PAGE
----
PEOPLE v. ALLEN

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District Court of Appeal, Second District, Division 4, California.

The PEOPLE, Plaintiff and Respondent, v. Doris E. ALLEN, Defendant and Appellant.

Cr. 8172.

Decided: February 11, 1963

Gladys Towles Root and Eugene McPherson, Los Angeles, for defendant and appellant. Stanley Mosk, Atty. Gen., William E. James, Asst. Atty. Gen., S. Clark Moore, Deputy Atty. Gen., for plaintiff and respondent.

In an information filed by the district attorney of Los Angeles County, defendant was charged with a violation of Penal Code, section 470, forgery, in six counts.

Defendant was represented by counsel and pleaded not guilty to each count. The jury returned a verdict of guilty on counts I, II, III, V and VI, and not guilty on count IV. Defendant's motion for a new trial was denied. Proceedings were suspended and probation granted for a period of three years on each count to run concurrently. Defendant appeals from the judgment of conviction and from the order denying motion for a new trial.

Donn E. Mire, an examiner of questioned documents, testified that he examined the checks and money orders which were the subject matter of the various counts, and certain exemplars of handwriting and that in his opinion the handwriting thereon was all written by the same person. Certain of the endorsements were admittedly written by defendant. Other portions defendant denied writing. With respect to one of such items the witness from Taffy's store testified defendant wrote out the check and signed it ‘Jennifer L. Larsen’ in her presence.

Defendant testified in her own behalf. She denied writing any of the checks and denied that any of the handwriting on the checks was hers excepting certain endorsements. She denied ever using the name ‘Jennifer L. Larsen.’ Several alibi witnesses were called in her behalf.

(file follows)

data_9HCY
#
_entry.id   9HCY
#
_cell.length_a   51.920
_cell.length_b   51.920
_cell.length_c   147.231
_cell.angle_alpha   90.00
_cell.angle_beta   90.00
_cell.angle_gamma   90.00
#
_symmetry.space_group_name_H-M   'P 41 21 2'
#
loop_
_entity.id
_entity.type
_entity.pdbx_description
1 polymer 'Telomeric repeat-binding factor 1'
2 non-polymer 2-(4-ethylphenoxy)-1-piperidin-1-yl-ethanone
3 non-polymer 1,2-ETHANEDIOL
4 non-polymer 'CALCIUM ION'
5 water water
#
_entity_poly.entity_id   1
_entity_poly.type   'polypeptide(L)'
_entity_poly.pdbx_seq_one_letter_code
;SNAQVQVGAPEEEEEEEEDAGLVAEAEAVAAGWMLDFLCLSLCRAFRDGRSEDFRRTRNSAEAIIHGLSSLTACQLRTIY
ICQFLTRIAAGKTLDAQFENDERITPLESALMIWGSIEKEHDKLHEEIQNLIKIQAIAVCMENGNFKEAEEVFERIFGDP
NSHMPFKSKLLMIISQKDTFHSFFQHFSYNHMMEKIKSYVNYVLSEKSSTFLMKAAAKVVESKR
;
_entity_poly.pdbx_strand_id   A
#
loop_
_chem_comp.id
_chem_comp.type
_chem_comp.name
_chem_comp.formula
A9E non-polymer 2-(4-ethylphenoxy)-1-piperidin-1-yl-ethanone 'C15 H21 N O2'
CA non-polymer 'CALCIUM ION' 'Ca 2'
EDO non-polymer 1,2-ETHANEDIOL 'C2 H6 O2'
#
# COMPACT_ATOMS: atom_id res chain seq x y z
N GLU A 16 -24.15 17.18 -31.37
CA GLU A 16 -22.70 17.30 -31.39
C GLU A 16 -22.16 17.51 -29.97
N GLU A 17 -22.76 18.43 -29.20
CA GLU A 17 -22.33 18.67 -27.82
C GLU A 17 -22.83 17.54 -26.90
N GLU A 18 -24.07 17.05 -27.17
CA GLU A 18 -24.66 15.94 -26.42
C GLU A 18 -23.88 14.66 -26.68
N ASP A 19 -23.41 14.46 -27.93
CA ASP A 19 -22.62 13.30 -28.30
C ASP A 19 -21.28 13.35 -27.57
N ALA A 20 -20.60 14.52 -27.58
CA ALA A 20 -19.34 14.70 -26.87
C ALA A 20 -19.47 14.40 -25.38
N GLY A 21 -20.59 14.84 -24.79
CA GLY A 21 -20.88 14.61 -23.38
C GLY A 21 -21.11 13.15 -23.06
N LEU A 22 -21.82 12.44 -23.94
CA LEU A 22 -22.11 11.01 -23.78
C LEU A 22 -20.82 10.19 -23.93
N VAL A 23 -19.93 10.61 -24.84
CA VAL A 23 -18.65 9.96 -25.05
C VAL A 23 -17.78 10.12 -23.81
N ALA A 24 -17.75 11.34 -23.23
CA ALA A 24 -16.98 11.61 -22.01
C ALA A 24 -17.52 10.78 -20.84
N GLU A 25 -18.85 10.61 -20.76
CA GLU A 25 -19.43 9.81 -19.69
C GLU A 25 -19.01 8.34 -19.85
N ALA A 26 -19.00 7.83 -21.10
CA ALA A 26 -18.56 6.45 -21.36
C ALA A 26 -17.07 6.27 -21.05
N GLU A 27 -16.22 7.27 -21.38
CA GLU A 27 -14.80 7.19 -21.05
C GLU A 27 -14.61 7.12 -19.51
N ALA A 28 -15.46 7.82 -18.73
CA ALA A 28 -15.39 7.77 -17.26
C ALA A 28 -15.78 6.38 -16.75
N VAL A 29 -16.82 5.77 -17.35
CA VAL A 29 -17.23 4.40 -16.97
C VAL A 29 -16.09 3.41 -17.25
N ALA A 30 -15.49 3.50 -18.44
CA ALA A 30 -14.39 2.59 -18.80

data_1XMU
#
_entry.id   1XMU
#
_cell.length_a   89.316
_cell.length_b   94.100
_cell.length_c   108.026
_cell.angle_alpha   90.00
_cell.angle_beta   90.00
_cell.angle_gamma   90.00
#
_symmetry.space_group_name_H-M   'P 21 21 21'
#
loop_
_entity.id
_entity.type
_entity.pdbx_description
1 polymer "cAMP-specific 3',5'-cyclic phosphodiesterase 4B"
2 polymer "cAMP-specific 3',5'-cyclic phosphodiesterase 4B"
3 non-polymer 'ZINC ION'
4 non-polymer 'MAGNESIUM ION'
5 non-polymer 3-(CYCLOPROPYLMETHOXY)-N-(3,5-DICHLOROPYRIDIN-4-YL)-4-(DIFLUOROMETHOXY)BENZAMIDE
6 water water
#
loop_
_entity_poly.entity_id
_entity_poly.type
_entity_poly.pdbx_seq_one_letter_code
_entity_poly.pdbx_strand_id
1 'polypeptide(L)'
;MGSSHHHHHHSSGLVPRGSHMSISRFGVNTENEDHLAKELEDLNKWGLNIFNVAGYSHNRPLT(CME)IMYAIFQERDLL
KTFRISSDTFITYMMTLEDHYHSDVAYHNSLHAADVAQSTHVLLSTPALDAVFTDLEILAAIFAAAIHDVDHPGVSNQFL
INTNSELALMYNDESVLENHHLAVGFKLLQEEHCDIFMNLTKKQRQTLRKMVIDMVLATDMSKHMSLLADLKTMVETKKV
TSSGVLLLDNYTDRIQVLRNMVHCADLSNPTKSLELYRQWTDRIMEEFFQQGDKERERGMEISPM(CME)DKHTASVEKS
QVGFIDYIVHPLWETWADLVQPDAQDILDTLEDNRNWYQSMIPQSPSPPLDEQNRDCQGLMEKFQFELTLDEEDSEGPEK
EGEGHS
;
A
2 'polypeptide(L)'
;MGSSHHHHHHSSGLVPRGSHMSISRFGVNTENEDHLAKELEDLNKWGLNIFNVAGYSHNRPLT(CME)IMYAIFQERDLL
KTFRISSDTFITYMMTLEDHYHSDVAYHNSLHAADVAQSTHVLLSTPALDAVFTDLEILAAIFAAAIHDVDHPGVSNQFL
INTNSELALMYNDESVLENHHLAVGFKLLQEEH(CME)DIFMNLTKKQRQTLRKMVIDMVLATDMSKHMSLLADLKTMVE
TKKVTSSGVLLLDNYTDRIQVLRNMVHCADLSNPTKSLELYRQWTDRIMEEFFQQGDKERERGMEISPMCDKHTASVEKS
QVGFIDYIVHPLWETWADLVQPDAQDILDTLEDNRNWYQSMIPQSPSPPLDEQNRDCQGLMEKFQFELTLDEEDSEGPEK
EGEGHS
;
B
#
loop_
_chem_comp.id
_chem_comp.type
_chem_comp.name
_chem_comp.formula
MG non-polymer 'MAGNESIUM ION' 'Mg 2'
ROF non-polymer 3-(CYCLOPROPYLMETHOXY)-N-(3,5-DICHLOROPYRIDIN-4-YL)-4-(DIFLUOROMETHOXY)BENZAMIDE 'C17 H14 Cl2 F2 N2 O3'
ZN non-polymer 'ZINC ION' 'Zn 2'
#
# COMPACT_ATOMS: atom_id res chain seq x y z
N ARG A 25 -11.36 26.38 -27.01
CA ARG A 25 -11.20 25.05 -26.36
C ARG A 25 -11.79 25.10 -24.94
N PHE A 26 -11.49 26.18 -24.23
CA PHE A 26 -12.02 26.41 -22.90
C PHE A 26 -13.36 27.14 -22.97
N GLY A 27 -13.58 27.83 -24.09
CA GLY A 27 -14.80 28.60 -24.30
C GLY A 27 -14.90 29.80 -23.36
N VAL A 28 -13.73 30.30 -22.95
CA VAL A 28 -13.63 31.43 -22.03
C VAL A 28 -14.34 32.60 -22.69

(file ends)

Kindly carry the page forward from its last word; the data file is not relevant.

Officer Wells of Los Angeles Police Department testified he had a conversation with defendant about April 11, 1961; that her statements were freely and voluntarily made. He showed defendant a cashier's check for $528 and asked if she had seen it before. Defendant admitted she had cashed this check. He asked her how she had obtained it and she stated she had received it in payment of a coin collection which she sold for $250; she gave the woman purchaser the difference between $250 and the amount of the check in cash. The check was made out to ‘Helen M. Lees' and the purchaser told her since the name was similar to her daughter's she could get it cashed without difficulty. She denied to the officer she had ever used the name ‘Jennifer Larsen.’ She denied she had been at Taffy's.

In a later conversation with the officer, defendant stated she had sold the coin collection for $425 and had given the woman the balance in cash. Defendant stated she had written both endorsements ‘Helen M. Lees' and ‘Doris Allen’; that she took the check to the bank and cashed it.

Defendant contends there was insufficient substantial evidence to support the verdict. This contention is without merit. ‘The crime of forgery consists either in the false making or alteration of a document without authority or the uttering (making use) of such a document with intent to defraud. [Citation.] * * * [T]he test is whether upon its face it will have the effect of defrauding one who acts upon it as genuine.’ (People v. McKenna, 11 Cal.2d 327, 332, 79 P.2d 1065, 1068.)

Presenting a forged check for payment constitutes an uttering. (People v. Ruiz, 103 Cal.App.2d 146, 149, 229 P.2d 73.)

‘In considering the sufficiency of the evidence to support a verdict, the Appellate Court determines only whether there is any substantial evidence in the record, either direct or circumstantial, contradicted or uncontradicted, which justifies the conclusion reached. [Citations.]’ (People v. Foster, 195 Cal.App.2d 651, 653, 15 Cal.Rptr. 891, 982.)

As to counts I and II, defendant was positively identified as the party who uttered the two forged checks.

The ficititous name ‘Jennifer L. Larsen’ was used by defendant on the check in count III. While defendant was not identified as the person who presented this check, the handwriting expert identified the writing on the face and reverse side of this check as being that of defendant.

On count V defendant was identified as the person who wrote and passed the check.